Where can you buy medical grade honey?
What’s the difference between medical grade vs. regular honey?
Medical grade honey contains more antibacterial and antioxidant properties than other honeys. The chemical composition of honey varies between the types, so some are better suited to medical use than others.
What is the best medical grade honey for wounds?
Technically, UMF™10+ manuka honey is suitable for wounds. But for the best results, look for the highest grades: UMF™ 24+ and UMF™ 26+. These have greater concentrations of the good stuff that helps to heal wounds.
Sources referenced in the text:
Honey-based medicinal formulations, a critical review. Applied Sciences, MDPI.
Traditional and modern uses of natural honey in human diseases, a review. National Library of Medicine.
Health & honey, a review. National Library of Medicine.
Is manuka honey good for eczema? New Zealand Honey Co.
Manuka honey for treating burns. New Zealand Honey Co.
Manuka honey wound care: will it help you recover? New Zealand Honey Co.
Manuka honey and diabetes: what you need to know. New Zealand Honey Co.
Amino acids. National Library of Medicine.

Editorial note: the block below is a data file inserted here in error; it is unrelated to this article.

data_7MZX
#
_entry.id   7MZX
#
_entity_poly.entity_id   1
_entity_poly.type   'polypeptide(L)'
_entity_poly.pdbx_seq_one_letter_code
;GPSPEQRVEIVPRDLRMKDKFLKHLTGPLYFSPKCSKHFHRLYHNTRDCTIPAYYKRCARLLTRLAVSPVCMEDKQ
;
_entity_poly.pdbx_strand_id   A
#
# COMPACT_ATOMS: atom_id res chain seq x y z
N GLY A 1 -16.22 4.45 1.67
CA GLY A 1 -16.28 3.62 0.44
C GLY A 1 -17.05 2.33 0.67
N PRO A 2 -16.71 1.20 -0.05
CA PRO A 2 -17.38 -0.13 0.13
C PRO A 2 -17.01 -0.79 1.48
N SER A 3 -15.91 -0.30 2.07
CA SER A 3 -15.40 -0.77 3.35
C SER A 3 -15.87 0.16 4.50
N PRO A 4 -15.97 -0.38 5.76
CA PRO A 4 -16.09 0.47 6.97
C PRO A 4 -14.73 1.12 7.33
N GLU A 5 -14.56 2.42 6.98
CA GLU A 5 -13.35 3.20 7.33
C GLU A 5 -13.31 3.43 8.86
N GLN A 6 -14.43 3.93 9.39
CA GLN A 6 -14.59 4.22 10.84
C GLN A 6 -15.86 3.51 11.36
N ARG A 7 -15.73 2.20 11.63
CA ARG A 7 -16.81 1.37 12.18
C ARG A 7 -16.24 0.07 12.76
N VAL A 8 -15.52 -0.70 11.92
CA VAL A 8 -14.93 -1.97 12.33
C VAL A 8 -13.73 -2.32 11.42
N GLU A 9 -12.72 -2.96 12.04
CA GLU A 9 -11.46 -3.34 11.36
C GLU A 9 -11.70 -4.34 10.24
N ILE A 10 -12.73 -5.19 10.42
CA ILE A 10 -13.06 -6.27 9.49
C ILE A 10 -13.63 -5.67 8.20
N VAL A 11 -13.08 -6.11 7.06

What’s the deal with organic honey? New Zealand Honey Co.
Flavonoids, an overview. National Library of Medicine.
Health benefits of polyphenols, a concise review. National Library of Medicine.
Understanding antioxidants. Harvard Medical School.
Antioxidant activity as biomarker of honey variety. National Library of Medicine.
Antioxidant properties and antimicrobial activity of manuka honey versus Polish honeys. National Library of Medicine.
Oxidoreductases, an overview. Science Direct.
Hydrogen peroxide. PubChem, National Library of Medicine.
UMF™ vs. MGO vs. K-Factor vs. Bio-active vs. MGS vs. NPA: confused about manuka honey? New Zealand Honey Co.
Non-peroxide antibacterial activity in some New Zealand honeys. Journal of Apicultural Research.
Mitochondria. National Library of Medicine.
Evidence summary: wound management with medical grade honey. Wounds Australia Journal.
Why is manuka honey more expensive? New Zealand Honey Co.
Research on honey. Dr Peter Molan.
The origin of methylglyoxal in New Zealand manuka honey. National Library of Medicine.
UMF™ honey and the UMFHA. New Zealand Honey Co.
Fake manuka honey: what you need to know. New Zealand Honey Co.
How much UMF™ is enough? New Zealand Honey Co.
Monofloral vs. Multifloral manuka honey: why does it matter? New Zealand Honey Co.
Our honey is glyphosate free. New Zealand Honey Co.
176 Ways to use manuka honey. New Zealand Honey Co.